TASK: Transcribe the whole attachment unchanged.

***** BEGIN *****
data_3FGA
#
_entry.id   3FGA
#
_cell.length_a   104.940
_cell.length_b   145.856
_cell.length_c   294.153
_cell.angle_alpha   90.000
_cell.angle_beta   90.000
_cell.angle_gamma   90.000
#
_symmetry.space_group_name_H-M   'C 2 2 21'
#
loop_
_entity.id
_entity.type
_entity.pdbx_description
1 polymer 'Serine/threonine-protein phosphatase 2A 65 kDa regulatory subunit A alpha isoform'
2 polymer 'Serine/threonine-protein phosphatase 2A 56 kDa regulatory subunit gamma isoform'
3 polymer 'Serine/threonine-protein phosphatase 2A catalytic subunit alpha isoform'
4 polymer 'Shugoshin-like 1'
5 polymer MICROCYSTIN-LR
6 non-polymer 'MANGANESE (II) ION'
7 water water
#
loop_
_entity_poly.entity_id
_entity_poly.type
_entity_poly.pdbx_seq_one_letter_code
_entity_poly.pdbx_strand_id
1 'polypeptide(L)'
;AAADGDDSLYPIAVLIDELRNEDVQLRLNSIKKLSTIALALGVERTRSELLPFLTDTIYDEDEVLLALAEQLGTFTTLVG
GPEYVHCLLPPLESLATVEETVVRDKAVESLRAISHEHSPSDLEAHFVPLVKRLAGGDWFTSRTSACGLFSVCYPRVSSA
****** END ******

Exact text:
data_3FGA
#
_entry.id   3FGA
#
_cell.length_a   104.940
_cell.length_b   145.856
_cell.length_c   294.153
_cell.angle_alpha   90.000
_cell.angle_beta   90.000
_cell.angle_gamma   90.000
#
_symmetry.space_group_name_H-M   'C 2 2 21'
#
loop_
_entity.id
_entity.type
_entity.pdbx_description
1 polymer 'Serine/threonine-protein phosphatase 2A 65 kDa regulatory subunit A alpha isoform'
2 polymer 'Serine/threonine-protein phosphatase 2A 56 kDa regulatory subunit gamma isoform'
3 polymer 'Serine/threonine-protein phosphatase 2A catalytic subunit alpha isoform'
4 polymer 'Shugoshin-like 1'
5 polymer MICROCYSTIN-LR
6 non-polymer 'MANGANESE (II) ION'
7 water water
#
loop_
_entity_poly.entity_id
_entity_poly.type
_entity_poly.pdbx_seq_one_letter_code
_entity_poly.pdbx_strand_id
1 'polypeptide(L)'
;AAADGDDSLYPIAVLIDELRNEDVQLRLNSIKKLSTIALALGVERTRSELLPFLTDTIYDEDEVLLALAEQLGTFTTLVG
GPEYVHCLLPPLESLATVEETVVRDKAVESLRAISHEHSPSDLEAHFVPLVKRLAGGDWFTSRTSACGLFSVCYPRVSSA